Elmer/Ice News


Modeling the Controls on the Front Position of a Tidewater Glacier in Svalbard

Written by Olivier Gagliardini on .

Calving is an important masOtero Fig8s-loss process at ice sheet and marine-terminating glacier margins, but identifying and quantifying its principal driving mechanisms remains challenging. Hansbreen is a grounded tidewater glacier in southern Spitsbergen, Svalbard, with a rich history of field and remote sensing observations. The available data make this glacier suitable for evaluating mechanisms and controls on calving, some of which are considered in this paper. We use a full-Stokes thermomechanical 2D flow model (Elmer/Ice), paired with a crevasse-depth calving criterion, to estimate Hansbreen’s front position at a weekly time resolution. The basal sliding coefficient is re-calibrated every 4 weeks by solving an inverse model. We investigate the possible role of backpressure at the front (a function of ice mélange concentration) and the depth of water filling crevasses by examining the model’s ability to reproduce the observed seasonal cycles of terminus advance and retreat. Our results suggest that the ice-mélange pressure plays an important role in the seasonal advance and retreat of the ice front, and that the crevasse-depth calving criterion, when driven by modeled surface meltwater, closely replicates observed variations in terminus position. These results suggest that tidewater glacier behavior is influenced by both oceanic and atmospheric processes, and that neither of them should be ignored.

More information: Otero J, F.J. Navarro, J.J. Lapazaran, E. Welty, D. Puczko and R. Finkelnburg, 2017. Modeling the Controls on the Front Position of a Tidewater Glacier in Svalbard. Front. Earth Sci. 5:29. doi:10.3389/feart.2017.00029.


Evidence of an unusually warm 21st century Arctic

Written by Olivier Gagliardini on .

adrien GRL2017

As a remnant of the Laurentide Ice Sheet, Barnes Ice Cap owes its existence and present form in part to the climate of the last glacial period. The ice cap has been sustained in the present interglacial climate by its own topography through the mass balance-elevation feedback. A coupled mass balance and ice-flow model, forced by Coupled Model Intercomparison Project Phase 5 climate model output, projects that the current ice cap will likely disappear in the next 300 years. For greenhouse gas Representative Concentration Pathways of +2.6 to +8.5 W/m2, the projected ice-cap survival times range from 150 to 530 years. Measured concentrations of cosmogenic radionuclides 10Be, 26Al, and 14C at sites exposed near the ice-cap margin suggest the pending disappearance of Barnes Ice Cap is very unusual in the last million years. The data and models together point to an exceptionally warm 21st century Arctic climate.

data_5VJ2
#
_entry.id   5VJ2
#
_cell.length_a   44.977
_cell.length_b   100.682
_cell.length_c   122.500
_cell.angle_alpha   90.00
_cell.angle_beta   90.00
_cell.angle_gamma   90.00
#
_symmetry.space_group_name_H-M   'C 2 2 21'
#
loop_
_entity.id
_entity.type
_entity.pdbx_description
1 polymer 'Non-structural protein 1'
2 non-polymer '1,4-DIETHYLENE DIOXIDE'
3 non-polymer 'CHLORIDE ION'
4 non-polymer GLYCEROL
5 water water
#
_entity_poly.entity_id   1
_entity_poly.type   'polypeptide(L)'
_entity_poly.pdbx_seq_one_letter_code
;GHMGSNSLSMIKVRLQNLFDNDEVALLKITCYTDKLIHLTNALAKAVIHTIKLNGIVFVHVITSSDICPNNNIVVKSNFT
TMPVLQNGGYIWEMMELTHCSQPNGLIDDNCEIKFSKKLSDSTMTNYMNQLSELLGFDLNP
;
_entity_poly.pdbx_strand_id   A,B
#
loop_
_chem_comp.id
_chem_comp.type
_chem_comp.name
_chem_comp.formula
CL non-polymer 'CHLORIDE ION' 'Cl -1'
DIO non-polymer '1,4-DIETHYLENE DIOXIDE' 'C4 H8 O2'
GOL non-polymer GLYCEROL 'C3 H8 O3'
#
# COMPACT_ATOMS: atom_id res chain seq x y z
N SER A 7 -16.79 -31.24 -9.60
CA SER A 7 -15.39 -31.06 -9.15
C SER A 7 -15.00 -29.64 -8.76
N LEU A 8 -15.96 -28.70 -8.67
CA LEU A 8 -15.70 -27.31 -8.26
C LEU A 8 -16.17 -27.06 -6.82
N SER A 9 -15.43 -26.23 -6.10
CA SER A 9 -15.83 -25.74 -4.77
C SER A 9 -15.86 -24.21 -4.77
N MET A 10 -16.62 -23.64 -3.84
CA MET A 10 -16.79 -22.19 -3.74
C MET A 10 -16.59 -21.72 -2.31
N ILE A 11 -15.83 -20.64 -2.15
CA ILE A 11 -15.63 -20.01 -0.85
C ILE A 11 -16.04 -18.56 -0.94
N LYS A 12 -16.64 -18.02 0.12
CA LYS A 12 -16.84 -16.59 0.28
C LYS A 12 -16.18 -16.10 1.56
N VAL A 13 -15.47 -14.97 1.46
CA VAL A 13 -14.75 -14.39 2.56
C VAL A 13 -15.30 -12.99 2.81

More information: Gilbert, A., G. E. Flowers, G. H. Miller, K. A. Refsnider, N. E. Young, and V. Radić, 2017. The projected demise of Barnes Ice Cap: Evidence of an unusually warm 21st century Arctic, Geophys. Res. Lett., 44, doi:10.1002/2016GL072394.


Elmer/Ice @EGU2017

Written by Olivier Gagliardini on .

egu plainThe fourth Elmer/Ice users splinter meeting will take place during EGU 2017 (Wednesday 25 April 2017, from 12:15 to 15:00, Room 0.51). The provisional agenda is here.

Don't miss the 15 Elmer/Ice related posters and orals that will be presented during EGU 2017:

Monday, 24 Apr

Eva de Andrés, Jaime Otero, Francisco Navarro, Agnieszka Prominska, Javier Lapazaran, and Waldemar Walczowski, A fjord-glacier coupled system model. Mon, 24 Apr, 13:30–13:45, Room G2

Joe Todd, Poul Christoffersen, Thomas Zwinger, Peter Råback, Nolwenn Chauché, Alun Hubbard, Nick Toberg, Adrian Luckman, Doug Benn, Donald Slater, and Tom Cowton. A 3D Full-Stokes Calving Model Applied to a West Greenland Outlet Glacier. Mon, 24 Apr, 14:30–14:45, Room G2

Tuesday, 25 Apr